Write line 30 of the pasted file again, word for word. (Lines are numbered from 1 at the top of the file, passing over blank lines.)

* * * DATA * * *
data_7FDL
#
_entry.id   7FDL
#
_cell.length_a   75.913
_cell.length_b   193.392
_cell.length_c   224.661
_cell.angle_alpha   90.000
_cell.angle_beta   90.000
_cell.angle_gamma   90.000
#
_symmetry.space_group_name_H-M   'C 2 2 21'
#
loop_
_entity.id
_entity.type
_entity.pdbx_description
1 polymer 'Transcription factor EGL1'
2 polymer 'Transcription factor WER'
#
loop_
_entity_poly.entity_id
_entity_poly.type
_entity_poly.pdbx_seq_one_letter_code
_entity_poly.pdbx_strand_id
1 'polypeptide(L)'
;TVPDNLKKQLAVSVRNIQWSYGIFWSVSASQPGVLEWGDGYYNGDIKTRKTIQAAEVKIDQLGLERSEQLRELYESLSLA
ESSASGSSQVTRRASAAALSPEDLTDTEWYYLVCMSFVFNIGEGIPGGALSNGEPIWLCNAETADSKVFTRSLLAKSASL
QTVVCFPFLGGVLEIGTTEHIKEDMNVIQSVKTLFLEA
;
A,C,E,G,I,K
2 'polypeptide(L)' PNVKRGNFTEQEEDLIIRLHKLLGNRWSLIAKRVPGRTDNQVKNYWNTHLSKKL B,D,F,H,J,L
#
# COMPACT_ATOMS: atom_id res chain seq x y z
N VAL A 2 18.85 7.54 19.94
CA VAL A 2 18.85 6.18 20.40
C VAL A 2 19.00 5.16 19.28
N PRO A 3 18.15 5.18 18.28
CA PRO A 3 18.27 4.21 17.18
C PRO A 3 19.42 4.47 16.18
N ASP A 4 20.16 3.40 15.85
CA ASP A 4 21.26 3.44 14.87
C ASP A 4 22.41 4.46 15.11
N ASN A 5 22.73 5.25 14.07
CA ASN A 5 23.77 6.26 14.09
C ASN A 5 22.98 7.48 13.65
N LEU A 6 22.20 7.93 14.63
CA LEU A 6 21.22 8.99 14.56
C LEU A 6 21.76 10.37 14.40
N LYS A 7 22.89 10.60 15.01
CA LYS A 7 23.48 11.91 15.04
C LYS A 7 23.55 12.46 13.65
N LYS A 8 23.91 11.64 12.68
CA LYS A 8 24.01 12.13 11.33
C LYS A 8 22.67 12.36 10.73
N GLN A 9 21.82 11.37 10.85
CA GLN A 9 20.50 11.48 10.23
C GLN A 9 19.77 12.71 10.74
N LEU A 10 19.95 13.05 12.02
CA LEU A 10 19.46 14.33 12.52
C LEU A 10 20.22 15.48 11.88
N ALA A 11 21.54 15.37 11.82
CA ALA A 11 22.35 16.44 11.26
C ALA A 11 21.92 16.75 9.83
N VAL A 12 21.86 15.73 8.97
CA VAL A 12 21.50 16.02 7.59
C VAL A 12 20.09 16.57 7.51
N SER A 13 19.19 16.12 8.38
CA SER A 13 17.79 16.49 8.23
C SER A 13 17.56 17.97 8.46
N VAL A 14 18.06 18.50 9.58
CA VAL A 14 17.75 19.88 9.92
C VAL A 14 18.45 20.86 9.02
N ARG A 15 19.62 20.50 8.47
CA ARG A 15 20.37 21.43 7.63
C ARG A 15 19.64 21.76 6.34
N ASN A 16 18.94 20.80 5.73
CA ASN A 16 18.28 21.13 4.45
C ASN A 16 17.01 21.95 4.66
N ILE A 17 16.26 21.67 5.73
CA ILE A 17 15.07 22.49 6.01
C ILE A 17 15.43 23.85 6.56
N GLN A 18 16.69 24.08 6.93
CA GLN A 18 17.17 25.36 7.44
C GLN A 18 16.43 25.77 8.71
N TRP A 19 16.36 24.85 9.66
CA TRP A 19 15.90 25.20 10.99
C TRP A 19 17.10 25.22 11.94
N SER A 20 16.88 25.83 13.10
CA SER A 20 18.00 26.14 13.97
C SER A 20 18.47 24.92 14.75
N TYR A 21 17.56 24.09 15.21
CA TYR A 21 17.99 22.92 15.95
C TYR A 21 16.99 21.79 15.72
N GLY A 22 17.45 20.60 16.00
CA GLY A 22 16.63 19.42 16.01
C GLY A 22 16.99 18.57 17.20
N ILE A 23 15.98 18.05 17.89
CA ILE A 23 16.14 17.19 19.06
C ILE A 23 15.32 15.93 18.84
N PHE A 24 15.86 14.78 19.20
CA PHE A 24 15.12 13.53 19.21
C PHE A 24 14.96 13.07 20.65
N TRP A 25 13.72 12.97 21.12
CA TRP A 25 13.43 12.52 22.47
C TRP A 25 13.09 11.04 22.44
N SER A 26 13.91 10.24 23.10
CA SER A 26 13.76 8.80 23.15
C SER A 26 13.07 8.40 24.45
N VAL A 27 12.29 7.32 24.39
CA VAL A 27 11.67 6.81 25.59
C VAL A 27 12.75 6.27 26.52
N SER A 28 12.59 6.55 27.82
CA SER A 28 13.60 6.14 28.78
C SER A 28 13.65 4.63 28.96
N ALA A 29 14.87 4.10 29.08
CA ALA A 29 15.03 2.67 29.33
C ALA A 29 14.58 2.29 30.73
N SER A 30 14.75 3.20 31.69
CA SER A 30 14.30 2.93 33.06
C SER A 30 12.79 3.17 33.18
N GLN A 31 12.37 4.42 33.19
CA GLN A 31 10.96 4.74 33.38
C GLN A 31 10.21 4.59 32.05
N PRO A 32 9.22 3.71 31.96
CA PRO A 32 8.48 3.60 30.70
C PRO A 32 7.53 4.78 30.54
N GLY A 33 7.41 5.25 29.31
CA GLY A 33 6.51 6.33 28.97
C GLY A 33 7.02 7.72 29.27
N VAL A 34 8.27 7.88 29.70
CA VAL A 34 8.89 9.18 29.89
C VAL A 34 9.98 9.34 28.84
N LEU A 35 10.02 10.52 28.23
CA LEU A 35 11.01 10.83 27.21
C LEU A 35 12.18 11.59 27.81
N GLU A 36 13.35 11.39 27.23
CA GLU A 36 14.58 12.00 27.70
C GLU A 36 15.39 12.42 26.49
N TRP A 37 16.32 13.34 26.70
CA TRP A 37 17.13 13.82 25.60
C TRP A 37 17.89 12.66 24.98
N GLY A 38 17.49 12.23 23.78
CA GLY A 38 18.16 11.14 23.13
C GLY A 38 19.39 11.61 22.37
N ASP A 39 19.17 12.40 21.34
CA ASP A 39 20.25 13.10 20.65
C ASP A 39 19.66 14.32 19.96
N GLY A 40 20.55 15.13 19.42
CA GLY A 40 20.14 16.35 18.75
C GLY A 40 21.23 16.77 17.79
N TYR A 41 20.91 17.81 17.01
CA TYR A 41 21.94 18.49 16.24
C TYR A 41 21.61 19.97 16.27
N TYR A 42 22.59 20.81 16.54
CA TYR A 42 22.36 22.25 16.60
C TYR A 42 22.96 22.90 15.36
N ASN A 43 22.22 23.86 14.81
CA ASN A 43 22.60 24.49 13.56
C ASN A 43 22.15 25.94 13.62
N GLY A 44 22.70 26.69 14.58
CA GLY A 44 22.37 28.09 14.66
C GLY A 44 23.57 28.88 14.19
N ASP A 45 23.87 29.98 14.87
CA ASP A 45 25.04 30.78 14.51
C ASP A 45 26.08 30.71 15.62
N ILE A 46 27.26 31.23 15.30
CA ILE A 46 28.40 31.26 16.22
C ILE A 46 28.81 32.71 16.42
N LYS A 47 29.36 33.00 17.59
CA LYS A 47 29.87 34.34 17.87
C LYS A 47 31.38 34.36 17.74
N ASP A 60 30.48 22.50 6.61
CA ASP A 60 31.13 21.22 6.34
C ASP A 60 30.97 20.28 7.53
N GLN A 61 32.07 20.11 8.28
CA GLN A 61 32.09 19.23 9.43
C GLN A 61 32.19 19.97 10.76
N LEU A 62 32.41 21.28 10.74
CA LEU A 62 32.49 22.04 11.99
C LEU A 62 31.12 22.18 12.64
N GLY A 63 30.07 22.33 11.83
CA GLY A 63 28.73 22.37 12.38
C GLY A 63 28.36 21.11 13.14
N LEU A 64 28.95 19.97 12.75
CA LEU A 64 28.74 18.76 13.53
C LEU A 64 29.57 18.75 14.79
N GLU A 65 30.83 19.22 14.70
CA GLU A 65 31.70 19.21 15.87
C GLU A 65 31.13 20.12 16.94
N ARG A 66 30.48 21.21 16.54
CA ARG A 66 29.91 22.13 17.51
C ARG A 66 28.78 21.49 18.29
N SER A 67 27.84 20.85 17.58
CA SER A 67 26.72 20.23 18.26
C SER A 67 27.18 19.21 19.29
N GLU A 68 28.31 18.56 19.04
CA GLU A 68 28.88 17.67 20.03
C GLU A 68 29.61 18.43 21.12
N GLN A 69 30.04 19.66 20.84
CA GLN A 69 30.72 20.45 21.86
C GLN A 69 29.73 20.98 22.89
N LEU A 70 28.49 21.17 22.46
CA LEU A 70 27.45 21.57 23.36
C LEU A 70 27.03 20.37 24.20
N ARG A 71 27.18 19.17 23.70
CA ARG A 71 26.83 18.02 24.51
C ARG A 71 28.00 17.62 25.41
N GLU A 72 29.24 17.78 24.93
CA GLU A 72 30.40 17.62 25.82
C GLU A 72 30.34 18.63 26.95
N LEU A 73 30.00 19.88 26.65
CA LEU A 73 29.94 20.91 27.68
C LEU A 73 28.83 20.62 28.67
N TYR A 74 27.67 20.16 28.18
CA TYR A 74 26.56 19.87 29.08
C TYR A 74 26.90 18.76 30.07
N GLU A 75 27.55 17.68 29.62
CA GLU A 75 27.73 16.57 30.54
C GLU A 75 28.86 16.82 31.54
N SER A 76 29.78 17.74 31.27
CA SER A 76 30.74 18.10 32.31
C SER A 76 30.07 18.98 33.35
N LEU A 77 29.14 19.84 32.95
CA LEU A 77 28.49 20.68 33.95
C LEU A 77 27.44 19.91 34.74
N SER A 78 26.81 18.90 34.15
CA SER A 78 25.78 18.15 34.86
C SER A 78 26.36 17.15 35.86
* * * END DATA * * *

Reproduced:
;